Tips on Using Creative Commons and Public Domain Resources
Our "Be Here: Main Street" partners at the MuseWeb Foundation provide great resources and advice on collecting local stories, using multimedia to illuminate the story, and using multiple digital platforms to distribute local stories. MuseWeb's digital curator Heather Shelton assembled this great list of tips and resources for finding and using Creative Commons and public domain assets for local projects.
This is a good example of how to attribute a Flickr Creative Commons image: "Thrift Store Books," photo by Kate Geraets. Flickr Creative Commons. Attribution-NonCommercial 2.0 Generic (CC BY-NC 2.0). You could just include "(CC BY-NC 2.0)" and not spell out the license; however, I like to make the credit easy to understand.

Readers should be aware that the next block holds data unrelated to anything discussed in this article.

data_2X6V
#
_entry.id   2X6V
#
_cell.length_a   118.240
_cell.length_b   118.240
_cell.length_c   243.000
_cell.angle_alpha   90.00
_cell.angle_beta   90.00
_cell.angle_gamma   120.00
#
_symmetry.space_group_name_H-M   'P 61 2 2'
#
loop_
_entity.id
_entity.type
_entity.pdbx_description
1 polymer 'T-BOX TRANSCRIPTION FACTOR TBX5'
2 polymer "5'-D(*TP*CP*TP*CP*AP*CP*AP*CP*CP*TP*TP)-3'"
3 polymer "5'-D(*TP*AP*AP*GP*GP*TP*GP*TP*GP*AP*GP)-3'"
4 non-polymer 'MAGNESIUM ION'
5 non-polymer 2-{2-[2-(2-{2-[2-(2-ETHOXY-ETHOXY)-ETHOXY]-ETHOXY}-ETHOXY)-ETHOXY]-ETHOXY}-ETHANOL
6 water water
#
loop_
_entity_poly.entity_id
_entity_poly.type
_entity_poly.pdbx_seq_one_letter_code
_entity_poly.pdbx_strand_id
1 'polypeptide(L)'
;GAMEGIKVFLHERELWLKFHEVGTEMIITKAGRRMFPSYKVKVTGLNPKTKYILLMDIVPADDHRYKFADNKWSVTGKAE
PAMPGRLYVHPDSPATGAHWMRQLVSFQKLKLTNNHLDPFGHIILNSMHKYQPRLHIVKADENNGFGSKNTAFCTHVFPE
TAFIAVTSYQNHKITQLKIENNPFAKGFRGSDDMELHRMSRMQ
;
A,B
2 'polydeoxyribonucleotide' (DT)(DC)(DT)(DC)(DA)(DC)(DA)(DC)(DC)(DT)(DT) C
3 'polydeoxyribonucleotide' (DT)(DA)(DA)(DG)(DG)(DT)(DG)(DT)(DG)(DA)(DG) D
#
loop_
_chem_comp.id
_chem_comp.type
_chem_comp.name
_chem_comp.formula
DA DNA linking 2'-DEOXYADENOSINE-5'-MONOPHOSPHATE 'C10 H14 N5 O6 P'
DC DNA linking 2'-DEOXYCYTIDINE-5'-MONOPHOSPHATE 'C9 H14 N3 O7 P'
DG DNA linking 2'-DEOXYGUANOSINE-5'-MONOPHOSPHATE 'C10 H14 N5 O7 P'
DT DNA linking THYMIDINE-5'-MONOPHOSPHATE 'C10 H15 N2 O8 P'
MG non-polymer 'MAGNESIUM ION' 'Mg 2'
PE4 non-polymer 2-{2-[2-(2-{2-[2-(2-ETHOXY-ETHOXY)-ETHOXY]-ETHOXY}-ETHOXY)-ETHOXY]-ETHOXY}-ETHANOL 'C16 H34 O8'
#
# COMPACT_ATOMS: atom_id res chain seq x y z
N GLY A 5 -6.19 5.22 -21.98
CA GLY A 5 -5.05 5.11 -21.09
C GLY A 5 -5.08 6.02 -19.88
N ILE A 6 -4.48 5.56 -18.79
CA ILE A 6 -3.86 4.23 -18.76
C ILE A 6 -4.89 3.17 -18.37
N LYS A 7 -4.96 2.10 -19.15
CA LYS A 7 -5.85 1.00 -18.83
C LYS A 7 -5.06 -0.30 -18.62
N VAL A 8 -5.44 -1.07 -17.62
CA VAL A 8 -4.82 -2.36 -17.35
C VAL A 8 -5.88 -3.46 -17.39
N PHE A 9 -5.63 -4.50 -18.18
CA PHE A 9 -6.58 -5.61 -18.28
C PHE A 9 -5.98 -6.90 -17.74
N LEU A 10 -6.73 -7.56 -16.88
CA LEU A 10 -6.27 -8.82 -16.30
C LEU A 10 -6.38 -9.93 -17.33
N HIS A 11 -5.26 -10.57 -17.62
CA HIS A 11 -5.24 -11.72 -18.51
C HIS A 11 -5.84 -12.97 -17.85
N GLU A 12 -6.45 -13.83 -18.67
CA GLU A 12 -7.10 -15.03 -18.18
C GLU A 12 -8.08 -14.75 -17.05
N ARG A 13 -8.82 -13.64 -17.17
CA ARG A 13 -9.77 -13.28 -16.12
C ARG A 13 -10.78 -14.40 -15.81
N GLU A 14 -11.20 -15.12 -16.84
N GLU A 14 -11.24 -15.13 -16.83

To keep the text brief, I've included live links to the original source and the license information. If an image link isn't possible, include the long form of the URL. Ask yourself, "Can the viewer find that original resource again?" Finally, if you've downloaded the image to your computer or device, be sure to save the image with a name that captures the relevant information for appropriate attribution later.
Explore these resources for finding and properly using Creative Commons and public domain images and videos:
- High-resolution images from the world's biggest museums
- Wikimedia Commons
- Library of Commons Prints and Photographs
- Look for images with no known restrictions or public domain images
- National Archives public domain images on Flickr
- Flickr creative commons
- Select an open license like Attribution-Non-Commercial (CC BY-NC 2.0)
- Flickr public domain group
- Free Music Archive
- Be sure to check the licensing of each individual track
- Vimeo's Creative Commons videos
- Creative Commons explanations
- Search the web for Creative Commons content
- Best practices for Creative Commons crediting